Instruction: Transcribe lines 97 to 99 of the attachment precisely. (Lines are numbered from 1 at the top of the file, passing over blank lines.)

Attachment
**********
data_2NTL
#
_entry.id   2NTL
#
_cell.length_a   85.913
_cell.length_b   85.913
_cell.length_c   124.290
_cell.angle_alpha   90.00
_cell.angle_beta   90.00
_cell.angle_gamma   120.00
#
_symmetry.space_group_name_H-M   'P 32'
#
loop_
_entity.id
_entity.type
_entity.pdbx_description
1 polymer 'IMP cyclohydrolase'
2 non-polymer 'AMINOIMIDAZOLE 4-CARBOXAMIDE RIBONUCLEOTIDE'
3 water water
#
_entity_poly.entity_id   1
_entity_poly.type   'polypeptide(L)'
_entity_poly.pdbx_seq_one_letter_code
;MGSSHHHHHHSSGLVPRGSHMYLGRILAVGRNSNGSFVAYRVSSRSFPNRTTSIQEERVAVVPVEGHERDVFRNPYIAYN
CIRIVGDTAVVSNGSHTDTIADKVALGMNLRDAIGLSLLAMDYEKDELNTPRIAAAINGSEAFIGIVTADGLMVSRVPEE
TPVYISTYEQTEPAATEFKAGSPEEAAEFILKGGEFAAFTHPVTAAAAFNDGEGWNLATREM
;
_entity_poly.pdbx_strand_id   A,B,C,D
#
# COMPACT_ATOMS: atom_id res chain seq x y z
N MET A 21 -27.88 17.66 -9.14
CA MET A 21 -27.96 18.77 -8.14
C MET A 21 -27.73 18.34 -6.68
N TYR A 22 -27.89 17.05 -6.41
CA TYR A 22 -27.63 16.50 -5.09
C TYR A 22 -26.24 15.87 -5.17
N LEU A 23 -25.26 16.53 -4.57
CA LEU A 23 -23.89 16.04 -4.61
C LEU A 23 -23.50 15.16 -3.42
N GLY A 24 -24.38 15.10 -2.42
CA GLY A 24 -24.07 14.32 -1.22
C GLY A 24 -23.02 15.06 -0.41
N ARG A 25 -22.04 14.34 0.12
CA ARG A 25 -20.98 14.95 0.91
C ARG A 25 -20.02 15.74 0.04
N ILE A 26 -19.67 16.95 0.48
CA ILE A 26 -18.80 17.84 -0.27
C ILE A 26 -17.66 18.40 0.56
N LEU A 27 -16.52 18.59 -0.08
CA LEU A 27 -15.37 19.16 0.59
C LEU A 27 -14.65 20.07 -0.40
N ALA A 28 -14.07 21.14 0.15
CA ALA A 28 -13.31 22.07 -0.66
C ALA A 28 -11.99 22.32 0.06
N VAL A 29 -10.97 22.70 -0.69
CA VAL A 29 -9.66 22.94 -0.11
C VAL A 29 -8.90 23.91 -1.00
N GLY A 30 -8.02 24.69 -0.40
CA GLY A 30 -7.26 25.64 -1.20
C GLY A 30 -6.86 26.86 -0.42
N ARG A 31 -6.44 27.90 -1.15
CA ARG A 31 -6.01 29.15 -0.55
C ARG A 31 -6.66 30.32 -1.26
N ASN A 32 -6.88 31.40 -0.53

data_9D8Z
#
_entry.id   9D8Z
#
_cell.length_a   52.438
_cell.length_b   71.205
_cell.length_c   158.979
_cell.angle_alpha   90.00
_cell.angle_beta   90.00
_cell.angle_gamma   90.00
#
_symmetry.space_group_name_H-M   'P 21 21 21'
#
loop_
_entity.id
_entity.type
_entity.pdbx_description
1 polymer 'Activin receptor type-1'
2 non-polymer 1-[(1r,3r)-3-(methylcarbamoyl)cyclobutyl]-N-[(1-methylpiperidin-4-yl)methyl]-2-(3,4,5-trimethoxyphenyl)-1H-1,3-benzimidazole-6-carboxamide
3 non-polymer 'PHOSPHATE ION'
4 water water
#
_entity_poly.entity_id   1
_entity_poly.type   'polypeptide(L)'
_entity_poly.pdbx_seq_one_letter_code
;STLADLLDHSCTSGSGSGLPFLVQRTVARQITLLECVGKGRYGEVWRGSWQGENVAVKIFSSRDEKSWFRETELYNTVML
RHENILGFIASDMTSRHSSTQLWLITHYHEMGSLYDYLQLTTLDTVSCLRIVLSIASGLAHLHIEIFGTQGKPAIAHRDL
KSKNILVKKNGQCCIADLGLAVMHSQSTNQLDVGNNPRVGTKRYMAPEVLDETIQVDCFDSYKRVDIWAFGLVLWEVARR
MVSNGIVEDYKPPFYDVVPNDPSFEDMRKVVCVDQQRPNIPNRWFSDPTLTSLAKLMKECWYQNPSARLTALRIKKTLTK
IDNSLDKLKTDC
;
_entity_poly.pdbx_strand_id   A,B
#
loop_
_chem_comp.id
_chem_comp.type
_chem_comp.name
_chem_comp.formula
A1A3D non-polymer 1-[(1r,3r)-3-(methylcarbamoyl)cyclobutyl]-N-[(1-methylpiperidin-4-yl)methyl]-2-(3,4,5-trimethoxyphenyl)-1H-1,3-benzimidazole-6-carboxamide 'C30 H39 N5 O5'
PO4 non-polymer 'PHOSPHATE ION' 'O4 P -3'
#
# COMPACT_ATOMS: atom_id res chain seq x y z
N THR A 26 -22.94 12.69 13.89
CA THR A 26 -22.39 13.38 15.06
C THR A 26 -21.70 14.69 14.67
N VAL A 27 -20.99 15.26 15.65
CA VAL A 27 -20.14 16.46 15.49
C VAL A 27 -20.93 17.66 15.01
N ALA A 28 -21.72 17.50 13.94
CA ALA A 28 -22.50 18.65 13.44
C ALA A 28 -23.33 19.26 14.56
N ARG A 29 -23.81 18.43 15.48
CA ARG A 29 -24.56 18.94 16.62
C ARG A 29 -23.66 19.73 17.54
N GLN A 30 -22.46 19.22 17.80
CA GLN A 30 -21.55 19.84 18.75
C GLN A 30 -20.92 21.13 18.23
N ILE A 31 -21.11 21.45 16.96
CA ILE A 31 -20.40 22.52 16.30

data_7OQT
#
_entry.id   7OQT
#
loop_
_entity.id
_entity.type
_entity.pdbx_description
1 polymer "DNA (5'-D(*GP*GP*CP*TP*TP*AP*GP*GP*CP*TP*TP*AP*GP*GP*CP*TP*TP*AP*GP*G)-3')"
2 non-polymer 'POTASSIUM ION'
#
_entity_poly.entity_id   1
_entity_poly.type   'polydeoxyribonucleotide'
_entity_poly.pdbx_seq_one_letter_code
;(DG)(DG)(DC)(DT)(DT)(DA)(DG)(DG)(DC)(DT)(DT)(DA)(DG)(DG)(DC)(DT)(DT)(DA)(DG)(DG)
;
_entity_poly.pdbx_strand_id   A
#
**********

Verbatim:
_entity_poly.pdbx_strand_id   A,B
#
loop_